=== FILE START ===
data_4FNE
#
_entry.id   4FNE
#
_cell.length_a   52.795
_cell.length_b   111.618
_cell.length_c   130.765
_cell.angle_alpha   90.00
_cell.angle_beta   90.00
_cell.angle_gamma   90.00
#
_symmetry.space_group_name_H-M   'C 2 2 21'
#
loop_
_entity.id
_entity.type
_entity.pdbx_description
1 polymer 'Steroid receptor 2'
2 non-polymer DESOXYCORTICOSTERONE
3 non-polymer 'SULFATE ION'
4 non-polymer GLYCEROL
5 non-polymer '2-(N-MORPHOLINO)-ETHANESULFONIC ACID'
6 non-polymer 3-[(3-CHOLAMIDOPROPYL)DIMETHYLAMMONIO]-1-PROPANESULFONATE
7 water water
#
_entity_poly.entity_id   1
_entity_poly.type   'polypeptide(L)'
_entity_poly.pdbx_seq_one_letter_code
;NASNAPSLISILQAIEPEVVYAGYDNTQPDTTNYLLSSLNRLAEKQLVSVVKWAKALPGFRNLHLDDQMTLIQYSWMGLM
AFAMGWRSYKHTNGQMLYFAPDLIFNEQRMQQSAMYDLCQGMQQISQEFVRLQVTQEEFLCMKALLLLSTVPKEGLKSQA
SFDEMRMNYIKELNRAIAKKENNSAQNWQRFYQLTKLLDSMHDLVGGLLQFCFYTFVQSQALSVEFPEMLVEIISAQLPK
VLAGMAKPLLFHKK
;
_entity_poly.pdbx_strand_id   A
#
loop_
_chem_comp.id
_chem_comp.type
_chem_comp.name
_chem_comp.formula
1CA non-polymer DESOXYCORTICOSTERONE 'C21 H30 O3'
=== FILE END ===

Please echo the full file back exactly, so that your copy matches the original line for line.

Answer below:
data_4FNE
#
_entry.id   4FNE
#
_cell.length_a   52.795
_cell.length_b   111.618
_cell.length_c   130.765
_cell.angle_alpha   90.00
_cell.angle_beta   90.00
_cell.angle_gamma   90.00
#
_symmetry.space_group_name_H-M   'C 2 2 21'
#
loop_
_entity.id
_entity.type
_entity.pdbx_description
1 polymer 'Steroid receptor 2'
2 non-polymer DESOXYCORTICOSTERONE
3 non-polymer 'SULFATE ION'
4 non-polymer GLYCEROL
5 non-polymer '2-(N-MORPHOLINO)-ETHANESULFONIC ACID'
6 non-polymer 3-[(3-CHOLAMIDOPROPYL)DIMETHYLAMMONIO]-1-PROPANESULFONATE
7 water water
#
_entity_poly.entity_id   1
_entity_poly.type   'polypeptide(L)'
_entity_poly.pdbx_seq_one_letter_code
;NASNAPSLISILQAIEPEVVYAGYDNTQPDTTNYLLSSLNRLAEKQLVSVVKWAKALPGFRNLHLDDQMTLIQYSWMGLM
AFAMGWRSYKHTNGQMLYFAPDLIFNEQRMQQSAMYDLCQGMQQISQEFVRLQVTQEEFLCMKALLLLSTVPKEGLKSQA
SFDEMRMNYIKELNRAIAKKENNSAQNWQRFYQLTKLLDSMHDLVGGLLQFCFYTFVQSQALSVEFPEMLVEIISAQLPK
VLAGMAKPLLFHKK
;
_entity_poly.pdbx_strand_id   A
#
loop_
_chem_comp.id
_chem_comp.type
_chem_comp.name
_chem_comp.formula
1CA non-polymer DESOXYCORTICOSTERONE 'C21 H30 O3'